“For Etna to be recognized on the map as the first Certified EcoDistrict in the world is an incredible achievement. It is a testament to the years of time and effort invested into advancing sustainability and resiliency in our community, building stronger relationships with our neighbors, and engaging deeply and thoughtfully with our residents to make sure that the positive changes we are seeing are beneficial and equitable for all,” said Etna Borough Manager Mary Ellen Ramage.

After the Etna EcoDistrict planning phase was complete, ECO and Etna Borough were ready to begin implementation of the Plan. A community meeting was held in February of this year to kickstart the Etna EcoPark, a joint project to transform a vacant lot into a community park space that includes elements of each of the Etna EcoDistrict’s six focus areas, before the COVID-19 pandemic impacted the region.

“Part of being an EcoDistrict is a commitment to resilience, to doing what we can as a community to persevere through and bounce back from adversity. After publishing our Plan and achieving EcoDistricts Certification, this commitment was immediately put to the test. We entered 2020 with excitement around our intent to begin implementing the Etna EcoDistrict Plan. However, when the pandemic hit we had to pivot and quickly find a balance between meeting the new, urgent needs of our residents and businesses and maintaining momentum around achieving our Plan goals,” said ECO Director Alexis Boytim. 

To address the immediate needs of the pandemic, Etna’s network of community leaders sought emergency funding from The Pittsburgh Foundation, the Triboro Ecodistrict, New Sun Rising, and community fundraisers. Among the supported efforts, ECO hosted a “Dinners for Neighbors” program in which local restaurants and catering businesses were paid to prepare hot, healthy meals for free distribution to community members in need on a weekly basis.

ECO and Etna Borough have recently focused their efforts on collaboratively advancing the Etna EcoPark and the Etna Community Library, a keystone project that would return a much needed educational asset to the community. Work is currently underway to install an educational rain garden at the Etna EcoPark site, which will mitigate stormwater and help reduce the impacts of flooding in the floodplain during rain events. The parklet will also feature tree cover, a permeable walkway to allow for additional stormwater infiltration, and park furniture for community members to sit and enjoy the new green space. ECO plans to initiate a community fundraiser to help raise resources for the EcoPark’s completion.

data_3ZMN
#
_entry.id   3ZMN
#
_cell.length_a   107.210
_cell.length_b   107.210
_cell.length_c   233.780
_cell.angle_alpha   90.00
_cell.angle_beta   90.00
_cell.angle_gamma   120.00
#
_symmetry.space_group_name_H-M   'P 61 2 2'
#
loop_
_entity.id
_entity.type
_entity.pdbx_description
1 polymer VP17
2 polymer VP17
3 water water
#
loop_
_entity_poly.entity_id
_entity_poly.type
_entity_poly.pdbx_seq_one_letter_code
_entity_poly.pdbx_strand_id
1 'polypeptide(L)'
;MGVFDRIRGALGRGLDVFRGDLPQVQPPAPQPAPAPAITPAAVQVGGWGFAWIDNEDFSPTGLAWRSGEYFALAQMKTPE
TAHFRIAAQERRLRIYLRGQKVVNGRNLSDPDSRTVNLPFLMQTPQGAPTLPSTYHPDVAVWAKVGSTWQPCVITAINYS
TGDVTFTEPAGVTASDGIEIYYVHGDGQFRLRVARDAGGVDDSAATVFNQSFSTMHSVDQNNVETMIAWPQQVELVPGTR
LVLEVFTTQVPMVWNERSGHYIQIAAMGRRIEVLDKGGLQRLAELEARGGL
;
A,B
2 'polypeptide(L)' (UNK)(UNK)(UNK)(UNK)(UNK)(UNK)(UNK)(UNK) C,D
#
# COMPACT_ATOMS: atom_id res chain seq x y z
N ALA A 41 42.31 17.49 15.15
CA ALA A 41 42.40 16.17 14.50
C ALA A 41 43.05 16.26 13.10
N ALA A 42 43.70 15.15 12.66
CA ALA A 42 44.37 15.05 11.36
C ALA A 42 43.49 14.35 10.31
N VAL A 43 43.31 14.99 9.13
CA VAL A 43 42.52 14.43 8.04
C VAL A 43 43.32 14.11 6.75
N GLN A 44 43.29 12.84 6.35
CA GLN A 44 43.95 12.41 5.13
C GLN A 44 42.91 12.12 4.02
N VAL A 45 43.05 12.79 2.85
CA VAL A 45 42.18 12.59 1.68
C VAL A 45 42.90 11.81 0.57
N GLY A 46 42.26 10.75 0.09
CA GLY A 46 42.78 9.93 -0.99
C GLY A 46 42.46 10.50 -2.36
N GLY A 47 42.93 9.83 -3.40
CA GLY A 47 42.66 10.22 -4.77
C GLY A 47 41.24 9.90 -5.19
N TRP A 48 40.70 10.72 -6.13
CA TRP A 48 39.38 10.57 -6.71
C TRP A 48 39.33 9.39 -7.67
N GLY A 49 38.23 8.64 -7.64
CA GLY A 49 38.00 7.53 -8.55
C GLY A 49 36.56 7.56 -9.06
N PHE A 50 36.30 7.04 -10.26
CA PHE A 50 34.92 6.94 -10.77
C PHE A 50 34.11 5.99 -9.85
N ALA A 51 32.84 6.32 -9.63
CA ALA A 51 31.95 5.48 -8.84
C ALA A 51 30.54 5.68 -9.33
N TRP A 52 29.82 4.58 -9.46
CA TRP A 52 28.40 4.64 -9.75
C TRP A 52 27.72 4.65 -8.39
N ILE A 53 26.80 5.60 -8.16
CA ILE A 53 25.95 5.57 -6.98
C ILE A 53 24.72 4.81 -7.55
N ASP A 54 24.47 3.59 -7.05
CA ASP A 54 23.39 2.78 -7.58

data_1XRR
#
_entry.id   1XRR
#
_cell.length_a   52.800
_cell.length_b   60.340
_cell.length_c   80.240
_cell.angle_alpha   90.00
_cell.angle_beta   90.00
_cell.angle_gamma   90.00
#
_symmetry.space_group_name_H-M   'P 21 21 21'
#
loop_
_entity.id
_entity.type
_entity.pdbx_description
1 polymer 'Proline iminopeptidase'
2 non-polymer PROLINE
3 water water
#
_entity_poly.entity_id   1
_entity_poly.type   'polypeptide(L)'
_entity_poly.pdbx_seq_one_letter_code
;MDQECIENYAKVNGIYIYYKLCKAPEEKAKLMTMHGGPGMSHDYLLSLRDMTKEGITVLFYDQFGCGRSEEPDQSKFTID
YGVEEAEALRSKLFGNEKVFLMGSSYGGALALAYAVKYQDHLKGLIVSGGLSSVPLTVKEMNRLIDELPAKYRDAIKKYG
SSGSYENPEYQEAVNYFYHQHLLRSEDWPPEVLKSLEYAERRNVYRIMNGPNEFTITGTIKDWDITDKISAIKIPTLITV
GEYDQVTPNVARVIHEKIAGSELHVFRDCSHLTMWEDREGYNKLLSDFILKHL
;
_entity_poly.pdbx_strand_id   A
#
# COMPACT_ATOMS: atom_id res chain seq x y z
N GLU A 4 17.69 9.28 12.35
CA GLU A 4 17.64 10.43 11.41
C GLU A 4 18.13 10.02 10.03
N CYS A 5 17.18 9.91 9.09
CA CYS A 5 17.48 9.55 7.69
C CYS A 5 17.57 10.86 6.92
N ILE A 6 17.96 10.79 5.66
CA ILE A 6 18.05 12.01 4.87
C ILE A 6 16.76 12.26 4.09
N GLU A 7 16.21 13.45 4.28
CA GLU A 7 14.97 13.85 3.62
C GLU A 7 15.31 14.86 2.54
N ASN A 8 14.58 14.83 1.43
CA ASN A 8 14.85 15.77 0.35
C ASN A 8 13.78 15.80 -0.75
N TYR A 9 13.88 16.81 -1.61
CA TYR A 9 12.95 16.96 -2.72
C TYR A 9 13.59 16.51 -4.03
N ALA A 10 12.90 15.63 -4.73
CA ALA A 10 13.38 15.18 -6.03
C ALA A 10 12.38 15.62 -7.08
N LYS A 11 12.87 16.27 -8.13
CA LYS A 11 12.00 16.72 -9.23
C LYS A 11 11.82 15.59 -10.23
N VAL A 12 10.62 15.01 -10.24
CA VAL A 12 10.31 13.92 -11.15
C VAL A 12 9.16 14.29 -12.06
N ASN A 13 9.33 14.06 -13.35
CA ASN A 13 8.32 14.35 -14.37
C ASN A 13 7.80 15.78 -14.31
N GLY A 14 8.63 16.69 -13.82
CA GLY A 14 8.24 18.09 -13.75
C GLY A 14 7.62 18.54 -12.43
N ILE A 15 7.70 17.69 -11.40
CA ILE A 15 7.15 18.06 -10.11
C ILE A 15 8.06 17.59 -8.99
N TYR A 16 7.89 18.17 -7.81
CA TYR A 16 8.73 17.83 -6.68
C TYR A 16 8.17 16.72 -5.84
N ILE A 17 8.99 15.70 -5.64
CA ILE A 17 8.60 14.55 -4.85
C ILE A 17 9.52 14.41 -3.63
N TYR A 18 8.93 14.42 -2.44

“The community dedicated a tremendous amount of energy and time into the Etna EcoDistrict planning effort and we are now starting to see the tangible results of that work. My neighbors are eager for a more equitable and vibrant community, and they want to be involved, engaged, and activated in realizing that goal. We’re excited that the Etna EcoPark is physically underway and that Etna will have a new green space that contributes to the health of the neighborhood. Similarly, we have multiple efforts in progress to establish a community library including a feasibility study and an architectural design process. We see the Governor’s Award for Environmental Excellence as both an honor as well as an affirmation that says, ‘Make it happen,’” voiced ECO Board Chair Robert Tuñón. 

Funding for the Etna EcoDistrict was provided through the Triboro Ecodistrict Grant by the Henry L. Hillman Foundation.

Etna Borough Manager Mary Ellen Ramage (center) presents the storm water management strategies to be put in place at the future Etna EcoPark site.


Etna resident Joyce Swope (left) presents at the Etna EcoPark Community Meeting.